“Noah” is rated PG-13 for disturbing images, brief suggestive content and violence. We see several people being killed in various ways but not terribly graphically. There is a scene of women being dragged away by men to apparently be killed and cut up for meat to be consumed by people in their village. There are some visible wounds that ooze blood. We see a very brief scene where a young couple is about to have sex. There is no foul language.
“Noah” is a strange film for anyone even slightly familiar with the Bible story. The addition of the Watchers, the magical forest that pops up in seconds, the mob of crazy people who want to take the ark from Noah and other elements is a bit jarring at first; however, they make for a more fleshed out story that also focuses on the people involved in a much more probing way. It may not be for everyone and I’m not sure it was entirely for me. While there were parts of the movie I enjoyed, the turning of Noah into an angry fatalist tainted the whole experience and brought my enjoyment of the film down. I don’t see the film as an attack on Christianity but it also isn’t a fully enjoyable experience.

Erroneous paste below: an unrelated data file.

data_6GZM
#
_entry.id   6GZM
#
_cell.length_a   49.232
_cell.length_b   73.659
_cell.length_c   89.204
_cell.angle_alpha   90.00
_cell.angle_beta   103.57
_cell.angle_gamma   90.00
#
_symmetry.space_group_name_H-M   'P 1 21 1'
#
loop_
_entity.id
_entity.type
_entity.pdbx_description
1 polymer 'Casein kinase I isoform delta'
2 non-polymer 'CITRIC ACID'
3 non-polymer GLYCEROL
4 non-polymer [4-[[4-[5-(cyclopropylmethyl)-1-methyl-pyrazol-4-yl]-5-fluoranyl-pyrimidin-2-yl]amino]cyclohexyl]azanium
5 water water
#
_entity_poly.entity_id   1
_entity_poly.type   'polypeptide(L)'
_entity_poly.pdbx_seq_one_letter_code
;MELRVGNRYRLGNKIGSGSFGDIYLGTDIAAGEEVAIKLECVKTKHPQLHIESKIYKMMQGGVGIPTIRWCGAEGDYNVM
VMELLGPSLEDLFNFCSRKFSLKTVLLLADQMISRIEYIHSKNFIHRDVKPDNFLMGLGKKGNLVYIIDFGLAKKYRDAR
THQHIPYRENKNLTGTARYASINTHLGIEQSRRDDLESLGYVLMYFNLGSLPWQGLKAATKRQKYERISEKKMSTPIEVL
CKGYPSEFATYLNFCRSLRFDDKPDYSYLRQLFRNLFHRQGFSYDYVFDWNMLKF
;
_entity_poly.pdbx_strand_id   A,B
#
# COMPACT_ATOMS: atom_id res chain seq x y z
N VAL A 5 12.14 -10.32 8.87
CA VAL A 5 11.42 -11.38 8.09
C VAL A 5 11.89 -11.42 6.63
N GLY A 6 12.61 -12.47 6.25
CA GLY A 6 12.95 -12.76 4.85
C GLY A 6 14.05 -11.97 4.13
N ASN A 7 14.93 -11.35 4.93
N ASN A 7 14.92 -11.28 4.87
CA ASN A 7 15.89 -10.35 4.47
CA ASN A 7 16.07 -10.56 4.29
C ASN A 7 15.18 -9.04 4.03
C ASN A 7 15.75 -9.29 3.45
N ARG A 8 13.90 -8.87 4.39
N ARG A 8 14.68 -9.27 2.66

“Noah” gets three guitars out of five.
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Bad Words—Guy Trilby (Jason Bateman), a 40-year-old misanthrope, makes waves at a regional spelling bee when, due to a loophole in the rules, he is allowed to enter -- and later wins. Hurling insults at every turn, Guy advances to the national contest in Los Angeles, accompanied by a reporter (Kathryn Hahn) who wants to discover his hidden motives for entering the bee.
Captain America: The Winter Soldier—After the cataclysmic events in New York with his fellow Avengers, Steve Rogers, aka Capt. America (Chris Evans), lives in the nation's capital as he tries to adjust to modern times. An attack on a S.H.I.E.L.D. colleague throws Rogers into a web of intrigue that places the whole world at risk.